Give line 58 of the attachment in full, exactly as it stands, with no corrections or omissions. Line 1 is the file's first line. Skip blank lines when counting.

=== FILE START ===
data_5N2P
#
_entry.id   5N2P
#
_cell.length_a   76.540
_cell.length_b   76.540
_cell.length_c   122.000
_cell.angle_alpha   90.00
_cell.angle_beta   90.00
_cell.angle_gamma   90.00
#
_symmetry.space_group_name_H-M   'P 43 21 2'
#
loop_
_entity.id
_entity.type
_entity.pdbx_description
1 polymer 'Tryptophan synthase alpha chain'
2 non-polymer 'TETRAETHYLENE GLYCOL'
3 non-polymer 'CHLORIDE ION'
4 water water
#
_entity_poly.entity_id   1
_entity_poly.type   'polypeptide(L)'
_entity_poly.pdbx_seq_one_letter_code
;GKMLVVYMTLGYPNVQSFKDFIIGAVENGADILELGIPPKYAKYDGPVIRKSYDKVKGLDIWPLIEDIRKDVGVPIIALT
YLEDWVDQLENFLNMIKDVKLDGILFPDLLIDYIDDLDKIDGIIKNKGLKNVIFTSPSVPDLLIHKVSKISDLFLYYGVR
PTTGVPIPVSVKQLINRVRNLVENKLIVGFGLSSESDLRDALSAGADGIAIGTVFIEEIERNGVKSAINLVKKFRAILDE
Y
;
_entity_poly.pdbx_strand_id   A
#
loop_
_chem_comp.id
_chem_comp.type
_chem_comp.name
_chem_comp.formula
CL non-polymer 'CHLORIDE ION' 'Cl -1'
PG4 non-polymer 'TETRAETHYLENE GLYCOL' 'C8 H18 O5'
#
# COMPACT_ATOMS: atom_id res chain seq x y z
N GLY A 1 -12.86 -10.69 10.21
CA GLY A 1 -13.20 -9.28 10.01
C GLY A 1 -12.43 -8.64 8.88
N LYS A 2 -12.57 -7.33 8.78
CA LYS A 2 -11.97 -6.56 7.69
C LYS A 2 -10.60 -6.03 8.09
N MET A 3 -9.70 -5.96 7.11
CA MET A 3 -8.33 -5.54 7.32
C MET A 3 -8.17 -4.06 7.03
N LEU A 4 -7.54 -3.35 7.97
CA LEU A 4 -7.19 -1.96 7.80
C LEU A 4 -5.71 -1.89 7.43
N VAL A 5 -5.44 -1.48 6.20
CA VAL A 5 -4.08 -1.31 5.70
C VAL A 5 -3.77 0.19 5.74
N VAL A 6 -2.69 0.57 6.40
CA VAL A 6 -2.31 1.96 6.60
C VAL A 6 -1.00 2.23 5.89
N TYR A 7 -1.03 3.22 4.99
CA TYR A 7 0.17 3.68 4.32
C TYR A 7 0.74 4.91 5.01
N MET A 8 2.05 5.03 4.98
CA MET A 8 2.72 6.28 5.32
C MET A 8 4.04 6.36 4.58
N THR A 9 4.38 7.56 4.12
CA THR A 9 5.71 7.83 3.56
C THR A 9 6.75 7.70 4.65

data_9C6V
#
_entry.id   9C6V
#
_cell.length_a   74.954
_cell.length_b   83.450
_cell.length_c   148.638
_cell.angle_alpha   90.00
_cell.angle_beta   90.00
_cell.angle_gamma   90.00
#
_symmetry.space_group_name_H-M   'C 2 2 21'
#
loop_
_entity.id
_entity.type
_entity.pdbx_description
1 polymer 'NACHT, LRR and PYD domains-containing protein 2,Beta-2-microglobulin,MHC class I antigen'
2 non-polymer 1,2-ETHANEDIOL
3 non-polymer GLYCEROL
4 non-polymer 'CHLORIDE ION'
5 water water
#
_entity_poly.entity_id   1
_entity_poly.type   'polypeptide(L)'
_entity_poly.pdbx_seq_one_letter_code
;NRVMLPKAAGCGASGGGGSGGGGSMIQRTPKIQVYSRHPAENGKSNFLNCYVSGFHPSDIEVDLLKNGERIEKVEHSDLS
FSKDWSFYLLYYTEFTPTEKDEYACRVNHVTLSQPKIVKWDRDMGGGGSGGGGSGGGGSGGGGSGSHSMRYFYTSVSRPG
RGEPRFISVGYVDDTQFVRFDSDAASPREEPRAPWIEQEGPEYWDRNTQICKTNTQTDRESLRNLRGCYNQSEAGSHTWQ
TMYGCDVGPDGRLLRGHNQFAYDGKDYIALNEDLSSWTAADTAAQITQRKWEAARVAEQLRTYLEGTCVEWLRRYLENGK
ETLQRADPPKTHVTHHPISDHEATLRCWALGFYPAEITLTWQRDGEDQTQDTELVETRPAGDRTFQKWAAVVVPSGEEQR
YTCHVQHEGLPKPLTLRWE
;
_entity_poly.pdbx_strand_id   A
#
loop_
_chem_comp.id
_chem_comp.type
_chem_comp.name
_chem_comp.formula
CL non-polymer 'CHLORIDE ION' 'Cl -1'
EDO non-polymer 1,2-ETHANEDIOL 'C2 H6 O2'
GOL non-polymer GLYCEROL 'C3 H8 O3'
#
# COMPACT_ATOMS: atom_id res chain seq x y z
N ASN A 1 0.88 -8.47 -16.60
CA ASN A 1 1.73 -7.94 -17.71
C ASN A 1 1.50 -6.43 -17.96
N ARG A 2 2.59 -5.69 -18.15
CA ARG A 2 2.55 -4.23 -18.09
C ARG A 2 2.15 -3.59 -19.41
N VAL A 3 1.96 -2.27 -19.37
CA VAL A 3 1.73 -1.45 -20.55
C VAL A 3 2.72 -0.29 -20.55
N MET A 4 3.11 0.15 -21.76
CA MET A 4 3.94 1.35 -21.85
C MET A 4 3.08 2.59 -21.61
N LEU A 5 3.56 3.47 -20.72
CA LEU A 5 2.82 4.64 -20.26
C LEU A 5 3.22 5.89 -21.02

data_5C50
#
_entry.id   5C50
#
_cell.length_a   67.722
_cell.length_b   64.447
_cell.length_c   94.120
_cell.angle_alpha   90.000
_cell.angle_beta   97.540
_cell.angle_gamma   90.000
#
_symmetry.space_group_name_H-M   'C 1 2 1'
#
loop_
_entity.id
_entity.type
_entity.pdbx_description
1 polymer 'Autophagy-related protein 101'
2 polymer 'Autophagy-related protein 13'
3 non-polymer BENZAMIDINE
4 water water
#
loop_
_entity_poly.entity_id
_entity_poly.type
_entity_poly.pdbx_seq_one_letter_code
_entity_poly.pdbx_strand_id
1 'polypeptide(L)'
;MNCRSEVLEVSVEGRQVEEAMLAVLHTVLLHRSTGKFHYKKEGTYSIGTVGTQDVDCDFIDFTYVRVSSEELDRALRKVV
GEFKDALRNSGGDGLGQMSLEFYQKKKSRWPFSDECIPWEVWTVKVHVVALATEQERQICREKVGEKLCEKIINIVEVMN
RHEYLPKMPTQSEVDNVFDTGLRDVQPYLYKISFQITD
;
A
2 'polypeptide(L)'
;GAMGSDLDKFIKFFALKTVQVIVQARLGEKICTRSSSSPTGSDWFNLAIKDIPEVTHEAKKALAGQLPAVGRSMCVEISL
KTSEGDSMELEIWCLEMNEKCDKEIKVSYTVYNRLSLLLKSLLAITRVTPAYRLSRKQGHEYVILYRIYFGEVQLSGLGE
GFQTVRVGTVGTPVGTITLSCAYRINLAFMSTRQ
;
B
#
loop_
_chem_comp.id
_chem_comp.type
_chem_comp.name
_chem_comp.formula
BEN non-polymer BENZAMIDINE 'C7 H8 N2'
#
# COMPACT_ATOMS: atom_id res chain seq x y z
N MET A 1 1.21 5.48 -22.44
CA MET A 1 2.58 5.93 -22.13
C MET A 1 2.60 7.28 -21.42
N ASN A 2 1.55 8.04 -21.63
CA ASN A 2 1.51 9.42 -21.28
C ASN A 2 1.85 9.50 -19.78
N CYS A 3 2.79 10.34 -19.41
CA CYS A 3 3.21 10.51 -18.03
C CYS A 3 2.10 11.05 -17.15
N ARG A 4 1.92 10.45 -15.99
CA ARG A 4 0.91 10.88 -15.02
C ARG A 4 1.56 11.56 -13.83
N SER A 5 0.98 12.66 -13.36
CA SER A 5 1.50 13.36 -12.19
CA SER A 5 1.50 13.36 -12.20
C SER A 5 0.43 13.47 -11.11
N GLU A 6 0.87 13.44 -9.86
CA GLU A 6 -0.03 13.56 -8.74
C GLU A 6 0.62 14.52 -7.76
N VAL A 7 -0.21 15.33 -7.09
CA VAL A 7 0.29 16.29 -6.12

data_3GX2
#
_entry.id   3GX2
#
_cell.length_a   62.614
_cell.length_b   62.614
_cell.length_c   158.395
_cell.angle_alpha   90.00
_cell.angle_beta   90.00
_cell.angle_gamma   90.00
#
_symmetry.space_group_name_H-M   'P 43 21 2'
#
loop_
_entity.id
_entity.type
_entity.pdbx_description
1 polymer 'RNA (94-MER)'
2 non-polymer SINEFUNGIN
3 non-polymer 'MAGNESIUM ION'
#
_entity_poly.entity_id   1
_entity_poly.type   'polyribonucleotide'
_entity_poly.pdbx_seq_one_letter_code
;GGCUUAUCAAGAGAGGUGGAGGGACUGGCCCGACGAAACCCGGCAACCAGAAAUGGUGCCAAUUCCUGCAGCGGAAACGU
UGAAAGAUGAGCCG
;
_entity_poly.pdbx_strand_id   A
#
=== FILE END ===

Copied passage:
CA VAL A 6 -2.31 1.96 6.60